Guest Post by Stuart Grassian, M.D.
Editors’ Note: The Colorado Department of Corrections recently released the controversial results of a year-long, federally funded study conducted at the Colorado State Penitentiary, a supermax prison in Cañon City where more than 700 men are held in solitary confinement. Entitled “One Year Longitudinal Study of the Psychological Effects of Administrative Segregation,” the study found that long-term solitary confinement had no detrimental effect on the mental health of inmates–including inmates with pre-existing mental illness. In fact, some prisoners were found to “improve” in 23-hour-a-day lockdown under conditions of extreme isolation.
Solitary Watch asked Dr. Stuart Grassian, one of the world’s leading experts on the psychiatric effects of solitary and other extreme forms of confinement, for his reactions to the study. Grassian, a Board-certified psychiatrist and former faculty member of the Harvard Medical School, has lectured extensively on this subject. He served as an expert in individual and class-action lawsuits addressing solitary confinement, and his conclusions have been cited in a number of federal court decisions. He has provided invited testimony before legislative hearings in New York State, Maine and Massachusetts and the Commission on Safety and Abuse in America’s Prisons. Grassian has also been retained and consulted by public advocacy groups, including the Innocence Project, the National Prison Project of the ACLU, Massachusetts and Maine Civil Liberties Unions, the Capital Defense Fund of the NAACP, and the Center for Constitutional Rights, among others. Much of his work on the subject is described in “Psychiatric Effects of Solitary Confinement” (Washington University Journal of Law and Policy, 22: 2006).
Dr. Grassian reports that he was invited by the authors of Colorado study to participate in the presentation of their research at the 2010 annual meeting of the American Psychological Association (APA). “In reviewing their research,” he writes, “I found there were several fatal flaws in their methodology, and so stated during the presentation, including their choice not to incorporate into their analysis data that squarely contradicted their conclusions. This research has now, without any further analysis or correction, been submitted for publication to the National Institute of Justice.”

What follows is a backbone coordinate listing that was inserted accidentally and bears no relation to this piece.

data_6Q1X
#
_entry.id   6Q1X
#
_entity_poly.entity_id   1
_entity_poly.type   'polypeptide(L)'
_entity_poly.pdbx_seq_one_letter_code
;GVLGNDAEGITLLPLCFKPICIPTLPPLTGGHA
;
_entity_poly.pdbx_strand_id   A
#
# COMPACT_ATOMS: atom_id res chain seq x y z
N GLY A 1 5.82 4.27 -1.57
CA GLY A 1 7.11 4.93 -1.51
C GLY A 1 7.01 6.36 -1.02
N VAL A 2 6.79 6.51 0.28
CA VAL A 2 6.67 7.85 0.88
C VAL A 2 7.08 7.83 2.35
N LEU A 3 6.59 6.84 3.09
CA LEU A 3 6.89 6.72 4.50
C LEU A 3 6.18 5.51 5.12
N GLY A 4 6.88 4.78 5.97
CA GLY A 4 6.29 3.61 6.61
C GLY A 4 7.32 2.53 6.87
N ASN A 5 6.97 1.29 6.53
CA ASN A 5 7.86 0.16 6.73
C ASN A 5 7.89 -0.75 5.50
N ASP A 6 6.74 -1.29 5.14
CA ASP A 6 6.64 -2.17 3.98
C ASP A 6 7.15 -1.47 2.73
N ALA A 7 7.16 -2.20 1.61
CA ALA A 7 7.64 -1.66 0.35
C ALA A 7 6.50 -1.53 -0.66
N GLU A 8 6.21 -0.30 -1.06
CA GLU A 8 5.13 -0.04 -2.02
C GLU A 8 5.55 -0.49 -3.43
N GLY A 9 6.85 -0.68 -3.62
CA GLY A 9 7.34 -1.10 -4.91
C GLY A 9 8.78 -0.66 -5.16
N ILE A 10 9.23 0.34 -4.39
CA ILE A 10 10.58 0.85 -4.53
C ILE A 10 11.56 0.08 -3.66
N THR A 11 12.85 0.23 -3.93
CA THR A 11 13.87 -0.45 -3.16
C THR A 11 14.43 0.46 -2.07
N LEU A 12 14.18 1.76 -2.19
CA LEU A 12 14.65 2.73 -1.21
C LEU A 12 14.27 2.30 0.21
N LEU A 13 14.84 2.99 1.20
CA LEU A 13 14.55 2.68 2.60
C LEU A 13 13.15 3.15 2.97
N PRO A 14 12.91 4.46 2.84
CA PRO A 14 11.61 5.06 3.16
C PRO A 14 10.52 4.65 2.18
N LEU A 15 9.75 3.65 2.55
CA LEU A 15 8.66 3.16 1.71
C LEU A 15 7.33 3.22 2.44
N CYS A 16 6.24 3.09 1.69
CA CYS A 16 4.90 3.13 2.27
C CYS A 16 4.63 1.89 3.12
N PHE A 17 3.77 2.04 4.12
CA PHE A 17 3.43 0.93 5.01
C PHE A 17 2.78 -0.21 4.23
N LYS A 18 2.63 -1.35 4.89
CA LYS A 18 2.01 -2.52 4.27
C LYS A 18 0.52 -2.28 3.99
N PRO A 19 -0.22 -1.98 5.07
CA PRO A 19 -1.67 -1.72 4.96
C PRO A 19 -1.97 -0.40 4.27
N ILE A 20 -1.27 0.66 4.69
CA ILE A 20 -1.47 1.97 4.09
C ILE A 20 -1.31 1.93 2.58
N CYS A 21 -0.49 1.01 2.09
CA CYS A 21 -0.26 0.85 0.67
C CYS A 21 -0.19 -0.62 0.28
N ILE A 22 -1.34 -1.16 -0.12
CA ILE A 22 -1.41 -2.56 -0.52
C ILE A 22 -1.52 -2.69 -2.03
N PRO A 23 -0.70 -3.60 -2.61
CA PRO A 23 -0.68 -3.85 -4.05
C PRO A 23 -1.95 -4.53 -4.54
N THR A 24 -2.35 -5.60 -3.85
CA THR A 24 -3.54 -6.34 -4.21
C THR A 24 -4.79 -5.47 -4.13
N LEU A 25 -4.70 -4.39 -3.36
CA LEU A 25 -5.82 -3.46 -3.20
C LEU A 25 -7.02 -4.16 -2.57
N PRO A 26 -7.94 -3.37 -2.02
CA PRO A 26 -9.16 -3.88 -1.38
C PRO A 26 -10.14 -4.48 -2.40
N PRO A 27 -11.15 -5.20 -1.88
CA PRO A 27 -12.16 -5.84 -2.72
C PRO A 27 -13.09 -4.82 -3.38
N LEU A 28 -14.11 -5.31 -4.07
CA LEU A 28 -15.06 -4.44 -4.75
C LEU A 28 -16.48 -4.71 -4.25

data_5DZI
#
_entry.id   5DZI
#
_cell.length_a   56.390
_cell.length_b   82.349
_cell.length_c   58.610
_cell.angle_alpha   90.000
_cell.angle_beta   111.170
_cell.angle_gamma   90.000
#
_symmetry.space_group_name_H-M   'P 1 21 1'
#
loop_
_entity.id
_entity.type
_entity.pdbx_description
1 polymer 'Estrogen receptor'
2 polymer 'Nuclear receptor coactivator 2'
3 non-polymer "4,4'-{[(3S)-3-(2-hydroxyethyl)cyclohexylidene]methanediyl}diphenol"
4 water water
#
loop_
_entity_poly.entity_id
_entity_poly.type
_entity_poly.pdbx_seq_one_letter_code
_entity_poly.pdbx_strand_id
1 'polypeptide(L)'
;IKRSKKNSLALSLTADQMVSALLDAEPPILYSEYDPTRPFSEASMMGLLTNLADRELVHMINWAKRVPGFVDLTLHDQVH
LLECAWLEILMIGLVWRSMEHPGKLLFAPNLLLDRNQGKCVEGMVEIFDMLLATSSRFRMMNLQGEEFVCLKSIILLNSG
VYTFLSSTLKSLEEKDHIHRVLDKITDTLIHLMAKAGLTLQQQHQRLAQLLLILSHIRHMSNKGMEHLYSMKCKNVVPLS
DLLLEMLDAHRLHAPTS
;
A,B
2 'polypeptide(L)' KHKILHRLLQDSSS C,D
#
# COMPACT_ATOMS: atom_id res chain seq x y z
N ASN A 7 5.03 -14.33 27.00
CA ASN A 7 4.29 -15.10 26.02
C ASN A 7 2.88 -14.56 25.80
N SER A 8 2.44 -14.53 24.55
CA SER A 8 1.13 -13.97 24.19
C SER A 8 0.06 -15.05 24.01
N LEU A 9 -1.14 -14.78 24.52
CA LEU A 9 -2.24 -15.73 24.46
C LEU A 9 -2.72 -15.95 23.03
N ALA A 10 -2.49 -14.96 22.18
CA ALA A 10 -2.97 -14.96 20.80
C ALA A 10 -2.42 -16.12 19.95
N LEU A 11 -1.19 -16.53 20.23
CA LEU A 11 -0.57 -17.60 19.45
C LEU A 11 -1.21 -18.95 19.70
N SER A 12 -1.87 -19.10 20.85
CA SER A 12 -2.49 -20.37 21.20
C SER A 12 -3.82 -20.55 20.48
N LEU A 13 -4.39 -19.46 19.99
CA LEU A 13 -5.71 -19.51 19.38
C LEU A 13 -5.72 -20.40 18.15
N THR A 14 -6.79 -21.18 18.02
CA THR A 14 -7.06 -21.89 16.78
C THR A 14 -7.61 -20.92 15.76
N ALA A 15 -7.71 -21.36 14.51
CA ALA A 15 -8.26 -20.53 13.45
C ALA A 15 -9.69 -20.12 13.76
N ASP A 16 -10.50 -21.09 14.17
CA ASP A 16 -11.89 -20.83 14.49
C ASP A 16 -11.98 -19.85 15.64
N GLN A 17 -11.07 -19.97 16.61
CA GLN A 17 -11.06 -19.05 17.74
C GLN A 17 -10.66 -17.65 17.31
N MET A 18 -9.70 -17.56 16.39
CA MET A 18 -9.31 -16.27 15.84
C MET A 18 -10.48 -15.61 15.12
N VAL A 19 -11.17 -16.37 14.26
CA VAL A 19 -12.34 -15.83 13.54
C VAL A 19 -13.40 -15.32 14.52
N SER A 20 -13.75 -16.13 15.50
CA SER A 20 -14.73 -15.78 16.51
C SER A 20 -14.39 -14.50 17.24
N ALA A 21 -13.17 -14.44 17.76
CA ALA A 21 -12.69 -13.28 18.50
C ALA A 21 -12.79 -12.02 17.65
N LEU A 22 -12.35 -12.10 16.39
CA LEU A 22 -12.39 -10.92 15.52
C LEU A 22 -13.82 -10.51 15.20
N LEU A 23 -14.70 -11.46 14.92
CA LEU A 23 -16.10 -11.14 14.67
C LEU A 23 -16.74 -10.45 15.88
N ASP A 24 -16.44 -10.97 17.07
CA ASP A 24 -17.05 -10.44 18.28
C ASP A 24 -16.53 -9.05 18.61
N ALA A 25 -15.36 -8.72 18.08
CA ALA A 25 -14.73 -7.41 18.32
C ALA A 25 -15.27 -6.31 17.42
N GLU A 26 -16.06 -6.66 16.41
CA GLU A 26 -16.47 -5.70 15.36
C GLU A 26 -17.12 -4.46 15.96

We are publishing in full a version of the critique that Grassian provided to the authors of the study, which he has adapted to be more accessible to general readers. He writes that the critique “is based upon the report itself, discussions held publicly at the presentation at the APA Meeting, as well as the written transcript of the deposition of the lead author, Maureen O’Keefe, in Dunlap v. Zavaras“–a federal suit by a death row inmate Colorado State Penitentiary, alleging that his conditions of confinement constitute cruel and unusual punishment.
1. Research Subjects, Control Group.
Basically, the research subjects are Colorado inmates who were subject to disciplinary hearings that might result in their referral to Solitary Confinement (Ad Seg) in Colorado State Prison. They are categorized as either having a mental illness diagnosis (MI) or no mental illness diagnosis (NMI). Those referred to Ad Seg thus have a close comparison group (similar to what is termed a “control group” in research); that is, those who were returned to General Population, with some sanction short of Ad Seg. Thus, the MI Ad Seg have a “control group” – the MI GP – and similarly, the NMI Ad Seg’s control group is NMI GP. The authors pride themselves on having thus obtained in this manner a controlled study. (Controlled studies are able to isolate one variable – in this case, housing in Ad Seg – while leaving other variables constant in the groups studied.)